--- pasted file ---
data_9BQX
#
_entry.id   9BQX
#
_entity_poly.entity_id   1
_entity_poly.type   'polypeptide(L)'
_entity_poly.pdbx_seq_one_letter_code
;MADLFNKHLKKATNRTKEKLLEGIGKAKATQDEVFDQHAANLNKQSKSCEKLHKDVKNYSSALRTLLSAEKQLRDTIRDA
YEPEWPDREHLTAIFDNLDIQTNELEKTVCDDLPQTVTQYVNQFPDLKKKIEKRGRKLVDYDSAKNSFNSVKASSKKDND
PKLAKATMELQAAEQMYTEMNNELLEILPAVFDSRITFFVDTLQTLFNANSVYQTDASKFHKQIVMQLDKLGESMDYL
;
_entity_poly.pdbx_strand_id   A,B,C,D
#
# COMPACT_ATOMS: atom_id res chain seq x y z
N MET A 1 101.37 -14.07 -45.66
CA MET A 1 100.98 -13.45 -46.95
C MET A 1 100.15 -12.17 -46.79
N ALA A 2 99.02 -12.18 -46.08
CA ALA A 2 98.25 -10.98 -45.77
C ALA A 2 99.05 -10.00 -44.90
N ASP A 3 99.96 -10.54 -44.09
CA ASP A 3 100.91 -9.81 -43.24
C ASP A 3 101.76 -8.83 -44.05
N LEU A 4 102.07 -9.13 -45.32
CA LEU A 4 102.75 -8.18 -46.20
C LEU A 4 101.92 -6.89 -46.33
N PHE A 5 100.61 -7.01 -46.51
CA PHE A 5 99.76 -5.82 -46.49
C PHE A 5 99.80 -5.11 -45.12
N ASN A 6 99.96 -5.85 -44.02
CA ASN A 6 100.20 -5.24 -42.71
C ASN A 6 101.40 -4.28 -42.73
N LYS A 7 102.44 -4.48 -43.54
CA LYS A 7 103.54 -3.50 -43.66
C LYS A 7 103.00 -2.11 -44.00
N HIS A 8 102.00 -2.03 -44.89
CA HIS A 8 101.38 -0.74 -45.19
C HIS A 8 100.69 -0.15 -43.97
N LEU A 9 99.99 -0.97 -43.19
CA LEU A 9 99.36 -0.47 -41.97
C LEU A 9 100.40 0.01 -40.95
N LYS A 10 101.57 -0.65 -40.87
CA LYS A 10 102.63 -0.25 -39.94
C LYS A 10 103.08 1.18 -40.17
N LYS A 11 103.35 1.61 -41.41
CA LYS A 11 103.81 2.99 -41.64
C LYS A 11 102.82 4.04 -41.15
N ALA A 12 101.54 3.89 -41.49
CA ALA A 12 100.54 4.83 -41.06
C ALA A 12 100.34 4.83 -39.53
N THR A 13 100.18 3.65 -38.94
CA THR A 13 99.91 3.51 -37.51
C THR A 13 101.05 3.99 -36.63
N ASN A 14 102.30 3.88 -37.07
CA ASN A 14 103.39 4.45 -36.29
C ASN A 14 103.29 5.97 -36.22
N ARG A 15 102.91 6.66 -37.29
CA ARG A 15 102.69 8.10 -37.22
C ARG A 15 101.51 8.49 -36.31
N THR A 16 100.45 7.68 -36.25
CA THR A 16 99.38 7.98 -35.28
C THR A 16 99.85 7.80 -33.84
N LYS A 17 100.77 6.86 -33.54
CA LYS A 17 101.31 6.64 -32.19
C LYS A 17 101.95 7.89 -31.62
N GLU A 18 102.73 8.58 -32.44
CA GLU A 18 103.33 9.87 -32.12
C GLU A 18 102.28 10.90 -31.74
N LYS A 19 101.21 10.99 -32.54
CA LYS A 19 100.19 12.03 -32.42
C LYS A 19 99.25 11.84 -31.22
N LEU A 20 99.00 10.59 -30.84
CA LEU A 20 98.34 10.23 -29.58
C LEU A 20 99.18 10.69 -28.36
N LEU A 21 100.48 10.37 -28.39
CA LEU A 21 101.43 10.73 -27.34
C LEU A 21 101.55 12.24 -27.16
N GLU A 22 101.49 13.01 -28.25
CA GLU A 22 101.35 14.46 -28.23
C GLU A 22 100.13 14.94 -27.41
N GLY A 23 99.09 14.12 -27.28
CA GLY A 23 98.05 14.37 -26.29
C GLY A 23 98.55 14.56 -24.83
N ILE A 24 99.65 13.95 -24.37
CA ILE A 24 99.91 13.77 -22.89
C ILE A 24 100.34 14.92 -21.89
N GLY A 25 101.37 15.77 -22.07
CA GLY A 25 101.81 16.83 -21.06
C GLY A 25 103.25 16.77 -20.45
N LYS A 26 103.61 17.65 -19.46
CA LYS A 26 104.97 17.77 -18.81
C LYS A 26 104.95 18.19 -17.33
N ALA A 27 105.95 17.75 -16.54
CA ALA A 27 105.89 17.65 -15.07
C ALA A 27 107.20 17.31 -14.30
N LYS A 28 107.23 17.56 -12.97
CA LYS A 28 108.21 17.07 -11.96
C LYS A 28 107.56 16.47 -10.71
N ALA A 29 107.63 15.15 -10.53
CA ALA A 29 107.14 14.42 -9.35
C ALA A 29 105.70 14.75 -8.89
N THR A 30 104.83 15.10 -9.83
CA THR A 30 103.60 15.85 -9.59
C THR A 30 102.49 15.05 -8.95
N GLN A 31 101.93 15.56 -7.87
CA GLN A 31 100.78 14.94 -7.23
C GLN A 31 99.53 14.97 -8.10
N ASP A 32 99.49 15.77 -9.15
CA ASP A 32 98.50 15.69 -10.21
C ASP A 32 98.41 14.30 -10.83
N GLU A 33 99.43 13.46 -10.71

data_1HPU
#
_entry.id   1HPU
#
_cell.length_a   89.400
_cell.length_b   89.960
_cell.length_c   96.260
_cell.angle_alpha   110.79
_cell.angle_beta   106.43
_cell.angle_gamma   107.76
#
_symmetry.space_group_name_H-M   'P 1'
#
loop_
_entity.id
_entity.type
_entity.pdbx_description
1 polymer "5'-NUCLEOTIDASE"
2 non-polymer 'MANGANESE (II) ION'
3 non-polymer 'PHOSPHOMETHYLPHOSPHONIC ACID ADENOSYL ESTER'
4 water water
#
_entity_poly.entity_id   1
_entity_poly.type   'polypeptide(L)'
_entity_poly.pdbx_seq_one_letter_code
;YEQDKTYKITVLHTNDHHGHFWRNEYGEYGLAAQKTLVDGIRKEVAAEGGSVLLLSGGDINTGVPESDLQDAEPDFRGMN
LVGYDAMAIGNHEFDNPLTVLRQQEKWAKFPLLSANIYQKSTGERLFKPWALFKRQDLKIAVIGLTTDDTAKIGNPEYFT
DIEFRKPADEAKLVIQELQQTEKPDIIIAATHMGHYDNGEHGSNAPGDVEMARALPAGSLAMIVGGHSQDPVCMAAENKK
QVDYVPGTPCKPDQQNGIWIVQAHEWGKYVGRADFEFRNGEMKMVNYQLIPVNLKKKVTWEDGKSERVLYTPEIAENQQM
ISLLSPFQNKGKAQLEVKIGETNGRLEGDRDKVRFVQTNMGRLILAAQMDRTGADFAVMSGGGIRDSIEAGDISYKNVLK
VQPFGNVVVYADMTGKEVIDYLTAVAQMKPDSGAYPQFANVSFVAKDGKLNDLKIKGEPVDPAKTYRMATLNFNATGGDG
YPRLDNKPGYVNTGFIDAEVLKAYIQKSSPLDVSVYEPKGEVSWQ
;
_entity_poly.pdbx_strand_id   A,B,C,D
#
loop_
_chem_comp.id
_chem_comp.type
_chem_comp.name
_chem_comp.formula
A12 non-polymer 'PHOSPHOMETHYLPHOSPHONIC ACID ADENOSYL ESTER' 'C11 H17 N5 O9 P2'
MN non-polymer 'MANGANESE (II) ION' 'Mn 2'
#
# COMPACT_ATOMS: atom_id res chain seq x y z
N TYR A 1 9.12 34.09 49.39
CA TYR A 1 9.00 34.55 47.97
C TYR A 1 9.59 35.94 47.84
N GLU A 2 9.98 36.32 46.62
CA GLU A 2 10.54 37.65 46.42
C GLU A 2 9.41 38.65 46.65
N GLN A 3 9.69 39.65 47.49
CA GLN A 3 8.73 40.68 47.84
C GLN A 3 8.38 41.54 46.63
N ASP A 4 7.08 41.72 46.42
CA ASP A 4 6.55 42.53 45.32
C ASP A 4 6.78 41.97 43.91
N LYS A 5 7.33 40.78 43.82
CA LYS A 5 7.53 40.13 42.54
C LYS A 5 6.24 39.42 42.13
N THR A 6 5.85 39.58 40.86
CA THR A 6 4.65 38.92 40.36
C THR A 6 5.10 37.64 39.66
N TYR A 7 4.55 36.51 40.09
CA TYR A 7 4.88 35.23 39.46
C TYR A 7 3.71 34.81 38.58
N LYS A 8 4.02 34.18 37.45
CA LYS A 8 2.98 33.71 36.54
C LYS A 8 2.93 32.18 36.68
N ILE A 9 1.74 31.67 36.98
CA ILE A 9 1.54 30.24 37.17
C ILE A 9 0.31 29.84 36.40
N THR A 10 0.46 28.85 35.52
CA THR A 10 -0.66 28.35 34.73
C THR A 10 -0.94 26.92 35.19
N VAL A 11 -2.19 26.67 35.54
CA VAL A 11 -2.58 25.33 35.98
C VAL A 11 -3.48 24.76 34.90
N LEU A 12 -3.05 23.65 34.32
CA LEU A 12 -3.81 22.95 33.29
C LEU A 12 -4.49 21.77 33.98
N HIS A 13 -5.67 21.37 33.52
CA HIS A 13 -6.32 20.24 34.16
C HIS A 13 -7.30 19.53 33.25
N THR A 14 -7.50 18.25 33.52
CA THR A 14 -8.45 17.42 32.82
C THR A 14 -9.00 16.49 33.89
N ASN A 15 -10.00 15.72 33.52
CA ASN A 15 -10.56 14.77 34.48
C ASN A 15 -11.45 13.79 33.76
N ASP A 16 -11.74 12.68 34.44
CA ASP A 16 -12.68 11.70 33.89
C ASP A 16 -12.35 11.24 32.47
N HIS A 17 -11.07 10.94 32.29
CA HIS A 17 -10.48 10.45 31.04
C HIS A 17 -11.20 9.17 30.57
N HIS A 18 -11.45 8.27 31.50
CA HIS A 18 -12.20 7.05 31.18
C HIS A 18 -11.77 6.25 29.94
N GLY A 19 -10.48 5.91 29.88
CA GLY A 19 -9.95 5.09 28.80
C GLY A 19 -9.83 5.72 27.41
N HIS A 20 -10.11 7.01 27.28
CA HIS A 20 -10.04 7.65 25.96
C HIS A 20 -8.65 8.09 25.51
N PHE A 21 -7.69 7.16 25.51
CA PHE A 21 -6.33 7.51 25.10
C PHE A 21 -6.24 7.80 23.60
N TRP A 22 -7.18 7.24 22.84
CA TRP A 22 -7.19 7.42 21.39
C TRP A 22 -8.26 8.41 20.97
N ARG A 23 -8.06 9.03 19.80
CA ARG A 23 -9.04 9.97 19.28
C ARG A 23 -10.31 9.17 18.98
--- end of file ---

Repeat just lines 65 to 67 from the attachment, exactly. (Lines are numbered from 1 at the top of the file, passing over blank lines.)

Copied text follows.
C LYS A 17 101.95 7.89 -31.62
N GLU A 18 102.73 8.58 -32.44
CA GLU A 18 103.33 9.87 -32.12